By their very nature, EdCamps have a dynamic structure. Groups form, break apart, and reform based around the interests of the participants. The day is filled with energy and heady ideas. I’ve found it challenging to sustain those ideas beyond the sympathetic walls of EdCamp. I am reminded of Jonathan Ive’s quote regarding Steve Jobs and the fragility of new ideas.
Steve loved ideas, and loved making stuff, he treated the process of creativity with a rare and a wonderful reverence. You see, I think he better than anyone understood that while ideas ultimately can be so powerful, they begin as fragile, barely formed thoughts, so easily missed, so easily compromised, so easily just squished.
So as I left my second EdCamp, I wanted to generate a list of ways to protect and sustain these powerful ideas. I also wanted to elicit thoughts from my PLN on ways that they use EdCamp as an incubator for new ideas. In no particular order…
- Go to another EdCamp. Better yet bring a few colleagues with you. I was lucky enough to convince four teachers from my school to attend EdCamp Boston this year. Hopefully this will sustain some of the momentum we gained from this unconference.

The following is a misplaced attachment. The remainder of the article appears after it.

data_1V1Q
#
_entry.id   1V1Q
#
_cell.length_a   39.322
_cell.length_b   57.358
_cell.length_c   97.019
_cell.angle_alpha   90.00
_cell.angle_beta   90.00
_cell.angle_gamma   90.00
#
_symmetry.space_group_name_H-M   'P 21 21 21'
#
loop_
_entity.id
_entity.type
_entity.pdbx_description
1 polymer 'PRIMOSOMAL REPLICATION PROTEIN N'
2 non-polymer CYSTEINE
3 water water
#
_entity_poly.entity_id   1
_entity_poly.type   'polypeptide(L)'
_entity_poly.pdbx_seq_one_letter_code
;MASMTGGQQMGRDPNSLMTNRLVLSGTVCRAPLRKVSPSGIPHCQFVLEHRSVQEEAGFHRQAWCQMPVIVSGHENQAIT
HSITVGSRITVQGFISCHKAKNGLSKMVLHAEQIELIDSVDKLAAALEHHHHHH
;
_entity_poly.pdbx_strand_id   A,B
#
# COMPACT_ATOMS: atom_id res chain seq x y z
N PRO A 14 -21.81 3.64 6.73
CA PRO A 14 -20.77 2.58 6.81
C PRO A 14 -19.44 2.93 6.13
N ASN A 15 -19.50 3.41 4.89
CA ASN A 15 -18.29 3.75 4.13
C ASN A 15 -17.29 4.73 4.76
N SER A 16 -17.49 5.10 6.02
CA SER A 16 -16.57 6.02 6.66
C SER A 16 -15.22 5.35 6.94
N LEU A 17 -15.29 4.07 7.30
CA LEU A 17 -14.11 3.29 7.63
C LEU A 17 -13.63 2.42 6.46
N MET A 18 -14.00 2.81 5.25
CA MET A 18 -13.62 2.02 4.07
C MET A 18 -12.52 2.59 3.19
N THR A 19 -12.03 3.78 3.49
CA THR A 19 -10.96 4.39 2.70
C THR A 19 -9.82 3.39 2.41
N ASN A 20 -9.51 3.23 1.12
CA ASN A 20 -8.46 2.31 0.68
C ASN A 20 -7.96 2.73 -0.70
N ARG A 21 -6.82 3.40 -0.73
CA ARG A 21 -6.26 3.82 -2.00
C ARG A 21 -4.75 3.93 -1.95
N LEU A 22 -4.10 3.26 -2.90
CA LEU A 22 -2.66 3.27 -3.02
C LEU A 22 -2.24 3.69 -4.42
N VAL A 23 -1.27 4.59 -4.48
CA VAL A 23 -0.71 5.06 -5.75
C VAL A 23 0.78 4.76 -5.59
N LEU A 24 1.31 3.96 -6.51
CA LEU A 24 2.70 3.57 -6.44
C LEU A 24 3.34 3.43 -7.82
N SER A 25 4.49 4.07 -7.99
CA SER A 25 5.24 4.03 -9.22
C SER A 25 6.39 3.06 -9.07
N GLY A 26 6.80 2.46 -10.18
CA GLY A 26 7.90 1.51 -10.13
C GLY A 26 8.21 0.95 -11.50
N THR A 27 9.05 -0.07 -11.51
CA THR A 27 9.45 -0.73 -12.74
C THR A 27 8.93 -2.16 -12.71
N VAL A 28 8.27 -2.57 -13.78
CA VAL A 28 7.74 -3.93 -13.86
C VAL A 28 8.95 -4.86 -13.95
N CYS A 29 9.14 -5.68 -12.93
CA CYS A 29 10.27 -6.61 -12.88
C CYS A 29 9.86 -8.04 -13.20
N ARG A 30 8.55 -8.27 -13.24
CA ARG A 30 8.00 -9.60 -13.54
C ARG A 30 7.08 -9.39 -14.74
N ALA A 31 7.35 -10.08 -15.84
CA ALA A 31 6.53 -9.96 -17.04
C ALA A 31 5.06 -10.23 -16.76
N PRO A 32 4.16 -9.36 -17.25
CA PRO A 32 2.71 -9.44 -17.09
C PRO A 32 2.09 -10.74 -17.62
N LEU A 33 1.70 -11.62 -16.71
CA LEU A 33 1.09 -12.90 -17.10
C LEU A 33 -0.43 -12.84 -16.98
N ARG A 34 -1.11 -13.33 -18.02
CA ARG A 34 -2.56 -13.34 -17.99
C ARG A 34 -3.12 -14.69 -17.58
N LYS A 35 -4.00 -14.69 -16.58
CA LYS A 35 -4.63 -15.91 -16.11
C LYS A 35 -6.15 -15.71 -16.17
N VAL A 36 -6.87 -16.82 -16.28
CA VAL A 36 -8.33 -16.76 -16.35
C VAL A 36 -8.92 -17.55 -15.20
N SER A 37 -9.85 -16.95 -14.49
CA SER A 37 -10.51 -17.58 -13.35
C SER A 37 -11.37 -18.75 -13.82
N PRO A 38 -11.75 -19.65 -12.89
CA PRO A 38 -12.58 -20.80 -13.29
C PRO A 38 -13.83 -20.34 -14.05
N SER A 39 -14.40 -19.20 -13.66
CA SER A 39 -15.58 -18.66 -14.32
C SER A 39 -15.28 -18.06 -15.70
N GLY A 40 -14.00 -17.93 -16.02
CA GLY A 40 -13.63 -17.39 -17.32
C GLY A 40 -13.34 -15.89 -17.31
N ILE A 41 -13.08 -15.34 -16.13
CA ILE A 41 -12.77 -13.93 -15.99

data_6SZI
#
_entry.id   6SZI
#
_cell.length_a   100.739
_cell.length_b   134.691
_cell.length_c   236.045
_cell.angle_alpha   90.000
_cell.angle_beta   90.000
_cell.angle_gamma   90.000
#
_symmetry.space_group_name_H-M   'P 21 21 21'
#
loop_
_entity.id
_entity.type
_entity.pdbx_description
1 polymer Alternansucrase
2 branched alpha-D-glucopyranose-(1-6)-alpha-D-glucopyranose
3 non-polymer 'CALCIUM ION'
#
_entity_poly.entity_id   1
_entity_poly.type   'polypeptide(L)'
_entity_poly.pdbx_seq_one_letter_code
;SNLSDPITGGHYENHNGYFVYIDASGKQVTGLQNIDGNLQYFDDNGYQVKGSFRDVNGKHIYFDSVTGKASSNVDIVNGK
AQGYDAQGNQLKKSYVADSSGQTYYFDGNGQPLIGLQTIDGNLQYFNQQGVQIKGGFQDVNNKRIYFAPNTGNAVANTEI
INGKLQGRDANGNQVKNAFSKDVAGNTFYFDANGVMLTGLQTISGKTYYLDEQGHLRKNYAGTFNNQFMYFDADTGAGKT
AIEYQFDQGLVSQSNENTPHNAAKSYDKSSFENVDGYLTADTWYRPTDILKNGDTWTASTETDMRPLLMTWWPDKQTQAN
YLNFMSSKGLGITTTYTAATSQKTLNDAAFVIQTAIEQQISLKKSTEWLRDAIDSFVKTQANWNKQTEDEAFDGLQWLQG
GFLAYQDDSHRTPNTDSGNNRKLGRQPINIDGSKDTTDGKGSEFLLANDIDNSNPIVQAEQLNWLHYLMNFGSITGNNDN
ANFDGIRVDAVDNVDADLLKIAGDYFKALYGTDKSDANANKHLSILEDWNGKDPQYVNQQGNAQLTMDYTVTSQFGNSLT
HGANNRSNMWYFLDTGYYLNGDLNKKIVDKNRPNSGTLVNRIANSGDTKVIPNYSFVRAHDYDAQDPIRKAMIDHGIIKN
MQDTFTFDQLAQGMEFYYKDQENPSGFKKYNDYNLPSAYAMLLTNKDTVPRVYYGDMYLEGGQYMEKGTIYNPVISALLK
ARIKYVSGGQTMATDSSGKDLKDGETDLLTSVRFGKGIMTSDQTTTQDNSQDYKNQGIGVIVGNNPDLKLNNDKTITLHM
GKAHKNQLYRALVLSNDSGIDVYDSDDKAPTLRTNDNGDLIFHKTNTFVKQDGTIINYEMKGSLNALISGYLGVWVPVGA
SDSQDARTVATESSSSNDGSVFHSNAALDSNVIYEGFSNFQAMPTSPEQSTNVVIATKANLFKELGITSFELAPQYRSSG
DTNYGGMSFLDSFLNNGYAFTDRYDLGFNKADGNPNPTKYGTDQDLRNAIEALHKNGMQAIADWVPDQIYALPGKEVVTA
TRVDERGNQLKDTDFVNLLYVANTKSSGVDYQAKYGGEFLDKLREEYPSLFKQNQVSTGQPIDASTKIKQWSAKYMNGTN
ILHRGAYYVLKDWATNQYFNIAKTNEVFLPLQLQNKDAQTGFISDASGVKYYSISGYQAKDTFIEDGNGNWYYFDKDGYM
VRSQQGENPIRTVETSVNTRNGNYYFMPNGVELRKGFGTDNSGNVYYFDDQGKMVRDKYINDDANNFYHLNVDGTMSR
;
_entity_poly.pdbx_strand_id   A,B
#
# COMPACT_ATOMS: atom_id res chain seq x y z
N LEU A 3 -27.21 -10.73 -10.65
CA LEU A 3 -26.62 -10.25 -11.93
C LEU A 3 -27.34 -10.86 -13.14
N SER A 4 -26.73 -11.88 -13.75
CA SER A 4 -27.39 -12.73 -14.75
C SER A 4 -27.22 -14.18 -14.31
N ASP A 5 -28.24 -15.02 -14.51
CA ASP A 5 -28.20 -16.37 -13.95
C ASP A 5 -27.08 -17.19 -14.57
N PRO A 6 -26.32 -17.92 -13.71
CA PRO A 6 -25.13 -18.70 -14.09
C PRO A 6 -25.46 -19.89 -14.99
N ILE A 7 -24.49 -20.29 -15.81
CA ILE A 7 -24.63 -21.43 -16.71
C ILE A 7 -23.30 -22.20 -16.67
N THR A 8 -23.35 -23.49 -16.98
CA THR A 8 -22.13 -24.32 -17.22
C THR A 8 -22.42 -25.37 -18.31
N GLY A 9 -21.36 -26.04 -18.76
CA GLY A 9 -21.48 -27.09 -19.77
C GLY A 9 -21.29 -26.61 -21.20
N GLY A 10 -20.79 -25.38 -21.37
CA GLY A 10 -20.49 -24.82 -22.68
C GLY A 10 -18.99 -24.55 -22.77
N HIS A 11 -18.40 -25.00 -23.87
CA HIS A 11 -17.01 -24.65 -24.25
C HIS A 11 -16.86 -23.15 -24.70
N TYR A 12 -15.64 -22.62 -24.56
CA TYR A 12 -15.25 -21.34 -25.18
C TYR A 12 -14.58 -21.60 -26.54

- Update your PLN. I met many educators who are doing remarkable work in their schools. I update my Twitter following more during an EdCamp than any other point in the year.
- Picking which horse to ride. Participants at EdCamps share heaps of ideas, workflows, projects, apps, and websites. I have a natural tendency to want to try every new, shiny thing that comes along. When I try to do everything, it is usually an exercise in futility. I usually spend the week following an EdCamp figuring out the handful of things that will be the most helpful for me, my students, and my school.
- Be a Joiner. EdCamp participants created several groups that plan to share and collaborate beyond the EdCamp day. I know of the iPad in Education Google Group and Education Blogger Facebook Group. I am sure there are others.
I would love to hear of other strategies people use to help new ideas take root.